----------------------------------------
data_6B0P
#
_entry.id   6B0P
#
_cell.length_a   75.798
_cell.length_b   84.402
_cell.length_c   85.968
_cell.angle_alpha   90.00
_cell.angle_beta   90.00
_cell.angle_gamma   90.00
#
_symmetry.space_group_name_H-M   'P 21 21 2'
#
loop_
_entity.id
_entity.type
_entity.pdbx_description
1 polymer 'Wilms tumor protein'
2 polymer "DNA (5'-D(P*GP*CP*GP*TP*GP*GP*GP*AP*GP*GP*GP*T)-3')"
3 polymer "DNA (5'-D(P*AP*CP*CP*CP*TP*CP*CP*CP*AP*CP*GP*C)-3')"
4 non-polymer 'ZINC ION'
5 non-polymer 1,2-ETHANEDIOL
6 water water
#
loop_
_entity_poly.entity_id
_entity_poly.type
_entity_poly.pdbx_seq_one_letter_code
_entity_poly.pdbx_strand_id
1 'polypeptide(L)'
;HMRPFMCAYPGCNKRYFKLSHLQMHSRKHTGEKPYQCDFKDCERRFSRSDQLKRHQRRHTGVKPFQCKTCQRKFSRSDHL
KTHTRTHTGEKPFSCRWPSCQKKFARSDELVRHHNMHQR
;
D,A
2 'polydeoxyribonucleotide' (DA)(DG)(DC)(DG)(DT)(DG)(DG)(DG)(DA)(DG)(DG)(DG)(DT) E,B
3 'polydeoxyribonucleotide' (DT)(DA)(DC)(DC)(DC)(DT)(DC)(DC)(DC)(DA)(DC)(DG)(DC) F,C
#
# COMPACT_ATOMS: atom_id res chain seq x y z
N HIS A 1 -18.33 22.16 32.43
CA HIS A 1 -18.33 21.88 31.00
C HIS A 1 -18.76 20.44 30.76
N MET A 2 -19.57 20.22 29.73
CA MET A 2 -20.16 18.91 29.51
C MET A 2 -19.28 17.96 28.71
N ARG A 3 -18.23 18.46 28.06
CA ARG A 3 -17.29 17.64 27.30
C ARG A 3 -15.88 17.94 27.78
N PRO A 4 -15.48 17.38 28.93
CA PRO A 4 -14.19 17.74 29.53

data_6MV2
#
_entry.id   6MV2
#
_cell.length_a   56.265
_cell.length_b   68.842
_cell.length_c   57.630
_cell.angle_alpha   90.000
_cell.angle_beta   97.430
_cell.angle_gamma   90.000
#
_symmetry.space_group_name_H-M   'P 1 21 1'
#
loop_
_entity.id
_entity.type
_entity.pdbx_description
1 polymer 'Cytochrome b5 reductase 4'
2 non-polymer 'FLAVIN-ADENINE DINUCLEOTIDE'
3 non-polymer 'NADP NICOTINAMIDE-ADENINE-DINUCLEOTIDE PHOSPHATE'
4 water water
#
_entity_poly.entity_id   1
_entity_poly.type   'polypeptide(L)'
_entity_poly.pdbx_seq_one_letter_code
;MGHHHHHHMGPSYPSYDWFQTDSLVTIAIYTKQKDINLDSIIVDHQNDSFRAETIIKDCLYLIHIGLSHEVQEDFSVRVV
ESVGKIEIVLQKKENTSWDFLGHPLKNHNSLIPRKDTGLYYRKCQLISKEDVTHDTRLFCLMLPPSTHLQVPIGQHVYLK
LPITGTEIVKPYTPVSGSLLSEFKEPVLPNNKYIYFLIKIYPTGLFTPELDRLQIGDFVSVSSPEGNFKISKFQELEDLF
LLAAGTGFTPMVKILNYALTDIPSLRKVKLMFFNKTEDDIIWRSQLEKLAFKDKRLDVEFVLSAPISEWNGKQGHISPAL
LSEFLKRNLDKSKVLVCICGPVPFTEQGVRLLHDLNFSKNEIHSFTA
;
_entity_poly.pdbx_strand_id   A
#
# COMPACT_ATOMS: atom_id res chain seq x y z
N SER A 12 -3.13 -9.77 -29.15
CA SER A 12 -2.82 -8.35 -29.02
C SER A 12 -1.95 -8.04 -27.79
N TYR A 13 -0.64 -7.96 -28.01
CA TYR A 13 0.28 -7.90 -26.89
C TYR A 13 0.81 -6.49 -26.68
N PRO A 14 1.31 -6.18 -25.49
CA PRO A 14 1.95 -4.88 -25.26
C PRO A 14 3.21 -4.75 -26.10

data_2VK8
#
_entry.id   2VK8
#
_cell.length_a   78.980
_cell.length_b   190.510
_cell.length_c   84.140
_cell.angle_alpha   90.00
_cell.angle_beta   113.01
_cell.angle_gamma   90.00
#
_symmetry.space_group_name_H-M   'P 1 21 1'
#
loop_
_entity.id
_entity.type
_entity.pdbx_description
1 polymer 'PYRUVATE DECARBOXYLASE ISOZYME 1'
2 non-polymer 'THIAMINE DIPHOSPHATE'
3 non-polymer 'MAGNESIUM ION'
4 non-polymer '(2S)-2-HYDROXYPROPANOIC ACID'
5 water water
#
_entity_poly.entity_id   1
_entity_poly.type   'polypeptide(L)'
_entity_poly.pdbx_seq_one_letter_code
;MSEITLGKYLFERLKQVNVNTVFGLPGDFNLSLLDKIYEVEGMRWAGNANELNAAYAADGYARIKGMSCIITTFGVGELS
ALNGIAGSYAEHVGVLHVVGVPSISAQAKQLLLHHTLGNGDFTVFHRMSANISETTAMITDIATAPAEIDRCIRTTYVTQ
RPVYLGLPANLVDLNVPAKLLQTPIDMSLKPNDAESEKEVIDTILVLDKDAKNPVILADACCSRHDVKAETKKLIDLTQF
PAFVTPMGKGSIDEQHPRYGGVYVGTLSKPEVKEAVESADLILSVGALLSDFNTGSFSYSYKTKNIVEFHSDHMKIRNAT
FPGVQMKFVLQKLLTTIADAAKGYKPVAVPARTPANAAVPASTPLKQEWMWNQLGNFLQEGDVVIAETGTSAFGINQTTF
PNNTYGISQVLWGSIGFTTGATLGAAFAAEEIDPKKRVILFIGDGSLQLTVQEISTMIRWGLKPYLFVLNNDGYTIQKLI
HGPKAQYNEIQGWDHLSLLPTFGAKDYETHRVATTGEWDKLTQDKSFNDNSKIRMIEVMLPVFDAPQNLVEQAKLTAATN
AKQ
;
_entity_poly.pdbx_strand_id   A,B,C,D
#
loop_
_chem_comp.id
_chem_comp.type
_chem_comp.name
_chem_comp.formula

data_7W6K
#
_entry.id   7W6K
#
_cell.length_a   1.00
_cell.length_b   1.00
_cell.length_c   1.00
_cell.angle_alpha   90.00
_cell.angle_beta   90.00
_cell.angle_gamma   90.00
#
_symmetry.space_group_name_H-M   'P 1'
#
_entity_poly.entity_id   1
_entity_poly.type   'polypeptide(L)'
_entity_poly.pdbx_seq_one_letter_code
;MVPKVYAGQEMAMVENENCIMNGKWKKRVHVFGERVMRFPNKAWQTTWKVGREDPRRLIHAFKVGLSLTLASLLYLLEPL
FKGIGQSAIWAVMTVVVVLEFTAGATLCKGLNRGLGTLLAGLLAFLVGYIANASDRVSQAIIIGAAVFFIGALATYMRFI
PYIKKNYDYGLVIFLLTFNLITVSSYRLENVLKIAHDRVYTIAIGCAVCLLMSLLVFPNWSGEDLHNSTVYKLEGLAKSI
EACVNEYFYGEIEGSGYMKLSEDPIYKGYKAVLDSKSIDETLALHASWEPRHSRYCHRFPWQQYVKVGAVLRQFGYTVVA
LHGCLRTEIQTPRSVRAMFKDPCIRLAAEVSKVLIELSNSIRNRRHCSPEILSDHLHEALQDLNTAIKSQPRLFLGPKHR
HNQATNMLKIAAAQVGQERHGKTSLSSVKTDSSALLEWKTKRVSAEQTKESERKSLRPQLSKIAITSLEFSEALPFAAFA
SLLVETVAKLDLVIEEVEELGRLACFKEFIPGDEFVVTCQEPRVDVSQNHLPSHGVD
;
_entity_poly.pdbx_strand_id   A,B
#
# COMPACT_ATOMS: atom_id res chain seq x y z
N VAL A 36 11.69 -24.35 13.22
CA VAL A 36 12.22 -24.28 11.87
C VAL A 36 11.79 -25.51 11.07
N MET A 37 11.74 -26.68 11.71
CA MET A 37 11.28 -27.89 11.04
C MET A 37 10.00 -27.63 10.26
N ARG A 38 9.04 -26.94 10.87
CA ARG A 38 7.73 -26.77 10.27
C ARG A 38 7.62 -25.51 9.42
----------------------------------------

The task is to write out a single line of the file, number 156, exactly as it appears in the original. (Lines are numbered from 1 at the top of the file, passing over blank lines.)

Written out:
HNQATNMLKIAAAQVGQERHGKTSLSSVKTDSSALLEWKTKRVSAEQTKESERKSLRPQLSKIAITSLEFSEALPFAAFA